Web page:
Gone with the Unum

May 04, 1994|By Russell Baker

I HAVE always been an "E Pluribus Unum" person myself, but the future does not look bright for an "E Pluribus Unum" America. The melting pot in which the Pluribus were to be combined was not the success its advertisers had promised.

Well, what ever is? It is the destiny of Americans to be oversold by slogans. They know it instinctively, which is why advertising is far more to blame than Nixon and Johnson combined for the cynicism in which we now wallow.

What is new these days is the passion with which we now pursue our tribal identities.

A generation ago the sociologists Nathan Glazer and Patrick Moynihan created a stir by pointing out that we had been oversold on America as melting pot. The one people that was supposed to emerge from the many stirred into the pot simply refused to come forth, they observed. Anyone who had grown up in working-class America already knew all this. If you ran with Italian kids and got caught alone among Irish kids, you knew loosened teeth or blackened eye, and possibly both, might ensue. Persons of African ancestry were isolated in remote neighborhoods and rarely encountered.

My home was dominated by a woman born of a marriage between Ireland and Cuba. In that age with its unbuttoned indifference to ethnic delicacy, her husband lovingly teased her by saying, "The only thing dumber than a dumb Swede is a smart Irishman."

Since she ruled the domain, she could tolerate and even laugh at the cruelty of failed-melting-pot humor, but no one ever mentioned her Cuban blood. In fact her Irish mother had been read out of the family for marrying a Cuban.

You grew up knowing instinctively that the melting pot was an inferior vessel, but at the same time you were encouraged to believe that it ought to work, that it must work for America to succeed (whatever that meant), and that in time it eventually would work. Every schoolchild was taught at least enough Latin to know what "E Pluribus Unum" meant: "From many, one people."

How this will all play out is beyond my crystal ball's vision, but the game is already far afoot, and we old "E Pluribus Unum" people ought to be flexing our own tribal muscles on the possibility that it's going to be all Pluribus and no Unum for a long time to come.

My own tribe, I noticed while browsing in the press the other day, is being called "Caucasian." This is absurd. The Caucasus is a region between the Caspian and Black Seas and contains Russians, Georgians, Azerbaijanis and Armenians.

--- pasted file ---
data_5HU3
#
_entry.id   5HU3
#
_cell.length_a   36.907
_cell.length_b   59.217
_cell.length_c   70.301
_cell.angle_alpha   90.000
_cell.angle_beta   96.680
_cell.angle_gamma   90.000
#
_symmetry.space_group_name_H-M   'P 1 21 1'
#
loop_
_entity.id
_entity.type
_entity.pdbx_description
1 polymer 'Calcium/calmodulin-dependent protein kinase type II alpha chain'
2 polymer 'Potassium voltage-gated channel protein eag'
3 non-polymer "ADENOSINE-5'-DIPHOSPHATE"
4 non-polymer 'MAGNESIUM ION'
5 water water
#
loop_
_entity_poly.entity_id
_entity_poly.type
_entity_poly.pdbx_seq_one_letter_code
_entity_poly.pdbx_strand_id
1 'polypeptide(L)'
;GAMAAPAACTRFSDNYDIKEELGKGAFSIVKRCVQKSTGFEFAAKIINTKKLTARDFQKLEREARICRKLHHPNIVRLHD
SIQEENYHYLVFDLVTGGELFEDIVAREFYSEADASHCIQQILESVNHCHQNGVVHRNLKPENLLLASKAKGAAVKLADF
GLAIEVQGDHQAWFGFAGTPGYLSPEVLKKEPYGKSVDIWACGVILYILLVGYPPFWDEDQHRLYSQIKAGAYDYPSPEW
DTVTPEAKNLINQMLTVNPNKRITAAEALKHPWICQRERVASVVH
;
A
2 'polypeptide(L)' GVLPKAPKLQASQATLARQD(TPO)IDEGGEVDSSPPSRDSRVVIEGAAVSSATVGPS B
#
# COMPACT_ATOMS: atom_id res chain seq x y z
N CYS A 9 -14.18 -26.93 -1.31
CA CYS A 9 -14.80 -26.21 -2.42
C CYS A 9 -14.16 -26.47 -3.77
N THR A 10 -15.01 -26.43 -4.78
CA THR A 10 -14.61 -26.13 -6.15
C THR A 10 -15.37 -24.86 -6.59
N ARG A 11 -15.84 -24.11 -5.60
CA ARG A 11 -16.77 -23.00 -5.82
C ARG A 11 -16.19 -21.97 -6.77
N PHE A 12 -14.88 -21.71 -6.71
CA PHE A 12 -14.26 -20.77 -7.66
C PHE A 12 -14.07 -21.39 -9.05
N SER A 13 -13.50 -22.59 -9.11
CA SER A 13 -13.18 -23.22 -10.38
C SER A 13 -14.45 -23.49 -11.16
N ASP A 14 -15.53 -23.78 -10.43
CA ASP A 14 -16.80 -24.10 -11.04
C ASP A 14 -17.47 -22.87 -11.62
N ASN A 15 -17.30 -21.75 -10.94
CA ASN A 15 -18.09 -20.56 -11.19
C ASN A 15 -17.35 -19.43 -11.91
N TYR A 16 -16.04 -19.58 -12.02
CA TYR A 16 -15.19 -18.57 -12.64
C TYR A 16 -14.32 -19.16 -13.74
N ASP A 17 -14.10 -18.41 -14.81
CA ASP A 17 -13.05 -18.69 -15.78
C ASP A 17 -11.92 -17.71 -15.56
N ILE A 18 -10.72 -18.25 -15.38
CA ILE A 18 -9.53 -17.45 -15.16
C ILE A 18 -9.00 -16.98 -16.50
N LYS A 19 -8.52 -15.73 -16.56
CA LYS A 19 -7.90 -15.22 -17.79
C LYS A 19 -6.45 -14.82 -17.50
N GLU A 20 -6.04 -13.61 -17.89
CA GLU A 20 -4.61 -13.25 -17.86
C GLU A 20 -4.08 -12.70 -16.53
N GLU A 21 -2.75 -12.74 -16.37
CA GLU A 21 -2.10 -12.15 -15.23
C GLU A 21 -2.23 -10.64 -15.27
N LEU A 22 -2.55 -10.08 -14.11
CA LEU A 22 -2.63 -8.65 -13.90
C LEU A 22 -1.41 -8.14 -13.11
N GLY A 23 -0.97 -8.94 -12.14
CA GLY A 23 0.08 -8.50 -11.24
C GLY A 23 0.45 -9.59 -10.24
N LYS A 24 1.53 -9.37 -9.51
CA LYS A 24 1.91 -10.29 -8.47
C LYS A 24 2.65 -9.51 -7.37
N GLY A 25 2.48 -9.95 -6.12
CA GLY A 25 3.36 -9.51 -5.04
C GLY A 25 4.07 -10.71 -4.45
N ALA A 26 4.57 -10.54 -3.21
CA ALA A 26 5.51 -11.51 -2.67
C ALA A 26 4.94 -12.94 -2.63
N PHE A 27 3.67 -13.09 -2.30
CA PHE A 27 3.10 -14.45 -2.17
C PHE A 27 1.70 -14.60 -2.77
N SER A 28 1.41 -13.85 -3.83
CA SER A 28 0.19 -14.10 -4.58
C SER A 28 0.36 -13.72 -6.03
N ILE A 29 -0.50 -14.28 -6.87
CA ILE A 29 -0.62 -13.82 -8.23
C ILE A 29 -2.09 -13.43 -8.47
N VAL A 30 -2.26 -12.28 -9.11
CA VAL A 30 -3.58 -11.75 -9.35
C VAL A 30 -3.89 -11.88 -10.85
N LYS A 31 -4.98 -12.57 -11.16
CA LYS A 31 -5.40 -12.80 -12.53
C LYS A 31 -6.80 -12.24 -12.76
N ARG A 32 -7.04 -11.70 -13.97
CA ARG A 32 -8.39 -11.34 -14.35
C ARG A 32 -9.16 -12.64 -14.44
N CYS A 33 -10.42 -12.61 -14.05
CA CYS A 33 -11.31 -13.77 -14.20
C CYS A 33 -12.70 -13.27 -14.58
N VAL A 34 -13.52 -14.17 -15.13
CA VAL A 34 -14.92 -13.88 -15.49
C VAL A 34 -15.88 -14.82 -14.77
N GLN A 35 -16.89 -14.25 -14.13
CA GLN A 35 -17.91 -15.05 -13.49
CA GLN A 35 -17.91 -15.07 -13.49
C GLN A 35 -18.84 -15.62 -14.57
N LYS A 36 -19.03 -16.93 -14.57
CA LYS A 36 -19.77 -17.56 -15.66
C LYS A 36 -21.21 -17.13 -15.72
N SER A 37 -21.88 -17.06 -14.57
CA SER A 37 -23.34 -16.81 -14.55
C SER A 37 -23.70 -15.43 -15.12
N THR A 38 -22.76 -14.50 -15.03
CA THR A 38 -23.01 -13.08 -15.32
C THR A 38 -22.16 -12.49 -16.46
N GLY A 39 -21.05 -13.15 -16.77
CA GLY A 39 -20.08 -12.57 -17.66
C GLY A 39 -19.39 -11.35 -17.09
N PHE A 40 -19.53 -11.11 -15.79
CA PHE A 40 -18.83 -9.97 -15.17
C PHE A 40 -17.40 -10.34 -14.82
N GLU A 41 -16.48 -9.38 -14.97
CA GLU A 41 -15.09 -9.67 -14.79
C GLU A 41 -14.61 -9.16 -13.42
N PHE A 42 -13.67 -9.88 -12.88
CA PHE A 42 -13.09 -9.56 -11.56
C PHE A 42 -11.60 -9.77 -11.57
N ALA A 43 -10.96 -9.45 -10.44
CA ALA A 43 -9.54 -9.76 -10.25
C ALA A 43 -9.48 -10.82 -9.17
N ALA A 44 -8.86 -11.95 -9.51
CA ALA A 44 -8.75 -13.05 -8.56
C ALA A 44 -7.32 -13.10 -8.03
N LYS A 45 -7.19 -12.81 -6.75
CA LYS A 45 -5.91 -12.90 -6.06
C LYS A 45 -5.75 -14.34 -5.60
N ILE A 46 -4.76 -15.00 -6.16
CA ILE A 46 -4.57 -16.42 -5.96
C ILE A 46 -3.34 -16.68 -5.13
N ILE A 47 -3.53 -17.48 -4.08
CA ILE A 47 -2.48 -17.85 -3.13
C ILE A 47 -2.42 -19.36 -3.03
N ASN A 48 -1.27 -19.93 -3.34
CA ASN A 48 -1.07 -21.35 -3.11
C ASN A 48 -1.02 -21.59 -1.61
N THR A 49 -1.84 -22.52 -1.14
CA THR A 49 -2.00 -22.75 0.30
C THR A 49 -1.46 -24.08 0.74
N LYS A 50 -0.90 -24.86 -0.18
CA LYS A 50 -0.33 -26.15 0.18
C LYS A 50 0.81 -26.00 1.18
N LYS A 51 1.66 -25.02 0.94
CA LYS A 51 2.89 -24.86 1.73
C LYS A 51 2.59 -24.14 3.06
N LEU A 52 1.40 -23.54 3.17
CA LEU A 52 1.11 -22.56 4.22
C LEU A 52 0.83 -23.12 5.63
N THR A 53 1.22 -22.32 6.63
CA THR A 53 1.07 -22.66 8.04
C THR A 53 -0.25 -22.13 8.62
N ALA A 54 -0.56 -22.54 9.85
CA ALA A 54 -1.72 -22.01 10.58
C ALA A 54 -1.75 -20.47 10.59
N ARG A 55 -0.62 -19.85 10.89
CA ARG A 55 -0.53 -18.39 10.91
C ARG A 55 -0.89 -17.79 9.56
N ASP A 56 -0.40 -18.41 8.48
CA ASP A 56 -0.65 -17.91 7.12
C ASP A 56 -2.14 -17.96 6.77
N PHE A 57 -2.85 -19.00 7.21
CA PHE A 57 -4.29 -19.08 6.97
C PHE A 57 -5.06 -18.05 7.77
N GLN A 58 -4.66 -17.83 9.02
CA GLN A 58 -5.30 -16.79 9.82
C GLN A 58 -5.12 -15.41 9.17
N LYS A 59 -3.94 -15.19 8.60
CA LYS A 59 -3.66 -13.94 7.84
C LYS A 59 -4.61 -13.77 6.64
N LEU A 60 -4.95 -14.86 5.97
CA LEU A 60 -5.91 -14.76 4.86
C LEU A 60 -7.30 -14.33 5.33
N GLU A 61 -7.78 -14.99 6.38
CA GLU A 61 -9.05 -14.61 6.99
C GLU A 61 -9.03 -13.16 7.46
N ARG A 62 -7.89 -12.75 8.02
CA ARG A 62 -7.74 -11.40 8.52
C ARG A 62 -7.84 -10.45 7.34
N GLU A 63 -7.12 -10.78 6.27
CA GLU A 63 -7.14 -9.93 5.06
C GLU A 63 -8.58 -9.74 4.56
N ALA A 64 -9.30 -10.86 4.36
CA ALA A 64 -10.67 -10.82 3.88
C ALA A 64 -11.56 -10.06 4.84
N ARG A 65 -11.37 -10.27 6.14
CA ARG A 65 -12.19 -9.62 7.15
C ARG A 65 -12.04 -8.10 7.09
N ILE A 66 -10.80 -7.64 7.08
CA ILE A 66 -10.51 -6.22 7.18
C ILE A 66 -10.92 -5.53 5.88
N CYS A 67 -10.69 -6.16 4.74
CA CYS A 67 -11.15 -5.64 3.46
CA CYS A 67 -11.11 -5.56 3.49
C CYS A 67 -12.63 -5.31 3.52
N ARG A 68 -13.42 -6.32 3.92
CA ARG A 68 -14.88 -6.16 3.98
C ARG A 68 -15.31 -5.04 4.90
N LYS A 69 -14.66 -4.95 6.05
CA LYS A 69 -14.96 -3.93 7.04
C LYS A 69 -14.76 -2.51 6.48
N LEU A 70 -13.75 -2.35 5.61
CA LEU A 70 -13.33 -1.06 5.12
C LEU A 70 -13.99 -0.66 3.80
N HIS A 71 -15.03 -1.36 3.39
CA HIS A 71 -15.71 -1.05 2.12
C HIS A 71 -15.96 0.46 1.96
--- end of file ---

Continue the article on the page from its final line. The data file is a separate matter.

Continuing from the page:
The etiquette of the new ethnic sensitivity entitles each of us to decide what we want to be called, and it's hard to believe that many in my tribe want to face the coming struggle carrying the banner for the Caucasus, especially since Americans of Armenian, Georgian, Azerbaijani and Russian blood might sensibly object that we are ethnically impure.

"Caucasian" has long been a fussy, stuffy way of saying "a whitey." Cops with literary aspirations have used it for years. It's one of those nice-Nelly terms that throttle our ability to discuss the race problem without hypocrisy. Is it important to make clear that the perpetrator was not black, African-American, Negro, Afro-American, a person of color, Hispanic, Latino, Chicano or Asian-American? If so, announce that he was Caucasian.

The tribal dignity of all whiteys is demeaned by the embrace of this silly term. Choosing a name that will honor us as we have a right to be honored is not for me to do. It will require a committee. "Whiteys," incidentally, will not do, as we vary in color from glorious purple to mausoleum gray.

The Hispanic solution, calling us "Anglos," is pretty, but almost as wrong as "Caucasian." It will also offend Celtics among us who despise England. The Jewish "goyim," while picturesque, is equally applicable to everybody not Jewish.

The New York acronym "WASP" -- white Anglo-Saxon Protestant -- is pleasant ("WASPs of America, unite before your stingers are plucked!") but offensive to white Anglo-Saxon Catholics, white Anglo-Saxon agnostics, white Gallic Protestants, white Central European anarchists and millions more.

O Unum, what misery we courted when we forsook thee for Pluribus.

Russell Baker is a columnist for the New York Times.

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